but didn’t believe. Our children were asleep
or playing, the youngest as new
as the new smell of the lilacs,
and how could I have guessed
their roots were shallow
and would be easily transplanted.
I didn’t even guess that I was happy.
The small irritations that are like salt
on melon were what I dwelt on,
though in truth they simply
made the fruit taste sweeter.
So we sat on the porch
in the cool morning, sipping
hot coffee. Behind the news of the day–
strikes and small wars, a fire somewhere–
I could see the top of your dark head
and thought not of public conflagrations
but of how it would feel on my bare shoulder.
If someone could stop the camera then…
if someone could only stop the camera
and ask me: are you happy?
perhaps I would have noticed
how the morning shone in the reflected
color of lilac. Yes, I might have said
and offered a steaming cup of coffee.

Jean Echenoz: 1914 – 14 (2012) Literature and War Readalong March 2016

1914

Jean Echenoz tells a very simple story in this short, compressed novel. Five men go to war; two of them return, three don’t. Two of them are brothers and in love with the same woman. The characters as such are not that interesting. What is interesting is what happens to them. Each stands for something that is particular to WWI. Charles is shot down when he joins a pilot to take pictures. The industrialization of war and the use of planes is new. Both elements were important for Echenoz and whole chapters are dedicated to them. One of the men is blinded by gas. That, too is a new and especially beastly feature of WWI. One man returns after having lost an arm. I don’t think any war saw as many mutilated men return. One of the men is executed because they mistake him for a deserter. The absurdity and farce of these decisions is made clear. One man dies during an attack. His body’s lost somewhere in the mud of no-man’s-land. All these are exemplary fates and could have turned the men into pure types, but thanks to Echenoz’s sense for detail, they are more than just types. Echenoz, as he said many times, isn’t interested in psychology. To convey a characters personality and emotions he sticks to pure “show don’t tell”. He describes the actions and the objects surrounding the characters. Both contribute to the description, one in a very realistic, the other in a more symbolic way. I think this was what fascinated me the most. Echenoz’s writing is so rigorous. There’s not one superfluous word. The vocabulary is refined, rich, and exact. He uses lists and enumerations, abstraction, numbers, irony. His writing is visual, even audiovisual because he tries to convey emotions through sounds.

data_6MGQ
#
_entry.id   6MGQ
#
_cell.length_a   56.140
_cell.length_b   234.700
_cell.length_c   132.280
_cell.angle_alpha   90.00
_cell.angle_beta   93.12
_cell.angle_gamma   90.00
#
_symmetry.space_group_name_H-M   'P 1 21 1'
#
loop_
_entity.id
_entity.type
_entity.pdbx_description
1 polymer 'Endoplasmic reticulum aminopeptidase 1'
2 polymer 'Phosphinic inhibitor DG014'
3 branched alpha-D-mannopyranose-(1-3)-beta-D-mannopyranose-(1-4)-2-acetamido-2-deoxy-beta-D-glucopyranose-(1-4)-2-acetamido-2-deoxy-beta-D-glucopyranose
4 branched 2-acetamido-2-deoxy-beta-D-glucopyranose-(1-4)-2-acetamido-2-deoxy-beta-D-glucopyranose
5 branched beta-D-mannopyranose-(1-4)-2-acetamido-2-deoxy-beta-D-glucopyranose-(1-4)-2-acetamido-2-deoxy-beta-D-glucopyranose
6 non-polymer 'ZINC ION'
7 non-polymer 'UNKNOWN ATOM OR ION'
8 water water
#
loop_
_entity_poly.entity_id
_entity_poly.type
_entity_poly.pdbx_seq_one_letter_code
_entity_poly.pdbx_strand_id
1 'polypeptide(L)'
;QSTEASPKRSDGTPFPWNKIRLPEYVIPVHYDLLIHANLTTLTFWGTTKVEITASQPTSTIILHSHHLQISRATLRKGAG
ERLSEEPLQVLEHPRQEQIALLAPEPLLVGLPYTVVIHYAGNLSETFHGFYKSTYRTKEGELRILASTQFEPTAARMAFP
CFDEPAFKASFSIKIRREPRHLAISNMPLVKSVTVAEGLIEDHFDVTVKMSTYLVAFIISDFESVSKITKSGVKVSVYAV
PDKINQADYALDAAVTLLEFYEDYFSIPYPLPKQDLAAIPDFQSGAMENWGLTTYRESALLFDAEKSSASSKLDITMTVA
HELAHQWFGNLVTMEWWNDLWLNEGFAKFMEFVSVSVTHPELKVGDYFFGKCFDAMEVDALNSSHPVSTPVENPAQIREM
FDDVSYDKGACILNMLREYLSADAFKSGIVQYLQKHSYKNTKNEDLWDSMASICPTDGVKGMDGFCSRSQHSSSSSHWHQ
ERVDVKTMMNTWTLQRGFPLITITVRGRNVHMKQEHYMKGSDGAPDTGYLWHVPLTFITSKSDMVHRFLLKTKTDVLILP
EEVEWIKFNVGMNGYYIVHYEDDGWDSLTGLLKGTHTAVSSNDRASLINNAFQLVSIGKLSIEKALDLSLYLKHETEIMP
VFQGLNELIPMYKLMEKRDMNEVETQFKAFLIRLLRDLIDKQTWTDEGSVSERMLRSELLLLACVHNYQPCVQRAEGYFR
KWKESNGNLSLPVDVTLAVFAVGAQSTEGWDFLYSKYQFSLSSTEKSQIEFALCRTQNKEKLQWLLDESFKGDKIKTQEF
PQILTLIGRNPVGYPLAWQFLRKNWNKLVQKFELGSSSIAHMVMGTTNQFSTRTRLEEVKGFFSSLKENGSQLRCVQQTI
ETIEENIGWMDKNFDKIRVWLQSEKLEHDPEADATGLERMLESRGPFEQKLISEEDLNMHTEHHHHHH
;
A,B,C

1914  – 14 is one of those books that gets more interesting the more you read about it. My French paperback had about 40 pages of additional material, for which I was grateful, as an important element of Echenoz’s writing is intertexuality. I’ll give you one example. The story begins with Anthime on a hill. There’s a strong wind and suddenly he hears church bells ringing the tocsin that signals mobilisation. At the end of the scene, Anthime drives back to the village on his bicycle. He loses his book which has fallen from his bicycle and opened at the chapter “Aures habet, et non audiet”. What is interesting here is the fact that this whole scene is inspired, or rather taken from a scene in Victor Hugo’s Quatrevingt-treize – 93. It’s almost the same scene, only in Hugo’s novel, the character cannot hear the church bells, he only sees them moving. Echenoz who is interested in sound – the incredible noise is another new feature of this war – rewrote this scene, describing the sound of the bells. The book that Anthime carried with him is Hugo’s book. Allusions like these, which blend history and literature and the writing about history and literature are frequent and the closer you read, the more allusions you find.

When the book came out it was praised for its originality although Echenoz himself doesn’t seem to think it’s all that original. Here’s a quote from the book.

All this has been described a thousand times, so perhaps it’s not worthwhile to linger any longer over that sordid, stinking opera. And perhaps there’s not much point either in comparing the war to an opera, especially since no one cares about opera, even if war is operatically grandiose, exaggerated, excessive, full of longueurs, makes a great deal of noise and is often, in the end, rather boring.

I can see why critics found this original. His writing style is unique and he includes some chapters, like the one on animals, which is very different from what I’ve read in other WWI novels. The most original however is that he uses the techniques of the Nouveau Roman. One of these techniques is to explore nontraditional ways of telling a story. That’s why we find shifts in POV, intrusions of the author. Comments about the future etc. To some extent it is as much a book about writing as about war.